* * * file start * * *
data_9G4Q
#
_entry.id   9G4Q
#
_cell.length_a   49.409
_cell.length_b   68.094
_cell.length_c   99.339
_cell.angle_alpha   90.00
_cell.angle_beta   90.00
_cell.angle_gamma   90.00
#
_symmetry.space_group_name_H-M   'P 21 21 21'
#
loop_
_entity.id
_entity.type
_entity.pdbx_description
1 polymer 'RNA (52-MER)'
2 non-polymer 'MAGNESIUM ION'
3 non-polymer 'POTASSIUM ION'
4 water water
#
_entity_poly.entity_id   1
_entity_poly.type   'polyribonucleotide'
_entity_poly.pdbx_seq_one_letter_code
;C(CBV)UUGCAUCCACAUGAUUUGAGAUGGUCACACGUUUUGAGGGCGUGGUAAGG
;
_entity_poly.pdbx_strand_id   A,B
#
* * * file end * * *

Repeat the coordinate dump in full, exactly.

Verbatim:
data_9G4Q
#
_entry.id   9G4Q
#
_cell.length_a   49.409
_cell.length_b   68.094
_cell.length_c   99.339
_cell.angle_alpha   90.00
_cell.angle_beta   90.00
_cell.angle_gamma   90.00
#
_symmetry.space_group_name_H-M   'P 21 21 21'
#
loop_
_entity.id
_entity.type
_entity.pdbx_description
1 polymer 'RNA (52-MER)'
2 non-polymer 'MAGNESIUM ION'
3 non-polymer 'POTASSIUM ION'
4 water water
#
_entity_poly.entity_id   1
_entity_poly.type   'polyribonucleotide'
_entity_poly.pdbx_seq_one_letter_code
;C(CBV)UUGCAUCCACAUGAUUUGAGAUGGUCACACGUUUUGAGGGCGUGGUAAGG
;
_entity_poly.pdbx_strand_id   A,B
#